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Potatoes (Solanum tuberosum) belong to the nightshade family. They are exceptionally well adapted to our temperate climate, though they do not tolerate frost and the water demand is relatively high. An even distribution of rainfall is needed to achieve high yields. With sufficient rainfall (>160l/m²) and good distribution in the months from May to August, yields of up to 50t/ha (approx. 20t/acre) can be expected.
Potatoes do not prefer any particular soil type. They thrive in both sandy and heavy soils. The best soils for potatoes are high in organic matter and loose soils with sufficient water retention capacity. Depending on the variety and purpose (starch, table or seed potatoes), this crop is very adaptable. They are planted early in the year (end of March to mid-April) and the soil should be as dry as possible. The seedbed should be finely crumbly and dry to a depth of 10-15cm. The ideal plant density at 75cm row width and 40-44cm placement distance in the row is 30,000-33,000 plants/ha(12,150-13,360 plants/acre).
(Unit/t of production)
(Unit/t of production)
Up to 500g/ha (approx. 8oz/acre) manganese (Mn) where required
Like all root crops, potatoes react very strongly to phosphorus and potash fertilization. As a rule, the base fertilization is done before the potatoes are planted. An application before the formation of the ridges supports homogeneous mixing with the soil and promotes rapid absorption through the roots.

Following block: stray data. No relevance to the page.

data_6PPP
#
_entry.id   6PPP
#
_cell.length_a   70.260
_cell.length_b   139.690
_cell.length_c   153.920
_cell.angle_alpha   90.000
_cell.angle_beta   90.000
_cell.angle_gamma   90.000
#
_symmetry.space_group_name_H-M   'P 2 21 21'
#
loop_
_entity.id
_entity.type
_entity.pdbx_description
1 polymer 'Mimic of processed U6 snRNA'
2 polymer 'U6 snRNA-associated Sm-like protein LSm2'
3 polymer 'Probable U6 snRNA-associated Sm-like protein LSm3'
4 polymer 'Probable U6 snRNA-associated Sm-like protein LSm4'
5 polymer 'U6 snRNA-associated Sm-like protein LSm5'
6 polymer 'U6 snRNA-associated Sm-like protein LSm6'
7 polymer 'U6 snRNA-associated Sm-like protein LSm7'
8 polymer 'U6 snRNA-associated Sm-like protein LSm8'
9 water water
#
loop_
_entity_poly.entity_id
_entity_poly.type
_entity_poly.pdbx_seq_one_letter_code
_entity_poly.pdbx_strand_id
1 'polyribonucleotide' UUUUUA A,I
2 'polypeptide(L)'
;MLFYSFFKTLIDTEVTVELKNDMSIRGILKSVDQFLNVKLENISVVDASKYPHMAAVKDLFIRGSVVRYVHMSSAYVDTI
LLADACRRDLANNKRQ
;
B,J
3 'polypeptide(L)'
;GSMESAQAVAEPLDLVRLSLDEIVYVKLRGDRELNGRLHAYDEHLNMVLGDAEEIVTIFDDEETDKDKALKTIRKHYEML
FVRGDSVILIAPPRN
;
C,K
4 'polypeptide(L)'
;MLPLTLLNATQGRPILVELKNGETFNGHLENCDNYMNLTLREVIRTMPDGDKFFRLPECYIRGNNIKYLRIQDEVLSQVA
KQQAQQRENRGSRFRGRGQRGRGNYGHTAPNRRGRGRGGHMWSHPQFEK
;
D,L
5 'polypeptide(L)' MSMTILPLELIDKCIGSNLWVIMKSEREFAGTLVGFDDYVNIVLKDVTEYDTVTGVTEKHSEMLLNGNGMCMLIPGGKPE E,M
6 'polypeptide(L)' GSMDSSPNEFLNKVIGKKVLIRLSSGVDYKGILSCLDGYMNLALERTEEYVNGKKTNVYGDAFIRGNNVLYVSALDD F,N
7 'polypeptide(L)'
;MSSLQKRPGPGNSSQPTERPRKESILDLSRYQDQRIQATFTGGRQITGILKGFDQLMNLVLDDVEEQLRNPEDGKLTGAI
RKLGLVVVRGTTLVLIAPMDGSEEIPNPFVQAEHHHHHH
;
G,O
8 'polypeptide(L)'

Starch potato yield parameters:
Basal fertilization prior to planting:
A large proportion of the fertilizer is spread before potatoes are planted. A NPK compound fertilizer is best, providing all required phosphorus and potassium and most of the nitrogen (do not use chloride-containing K-forms). Nitrogen can be ammonium-enriched, via nitrogen-sulphur forms, and added as urea, where 100-120kg/ha of nitrogen would be adequate.
Starch potatoes need a sufficient supply of nitrogen:
Two to four weeks after planting or up to the four to eight leaf stage, a second fertilization with pure nitrogen is applied to starch potatoes since the need for leaf growth is considerably higher than with table potatoes. Depending on the first application, 50-70kg N/ha should be applied at the second fertilization and it must be rapidly effective (nitrate nitrogen, NAC 27 N). Any delay in N availability will reduce starch content.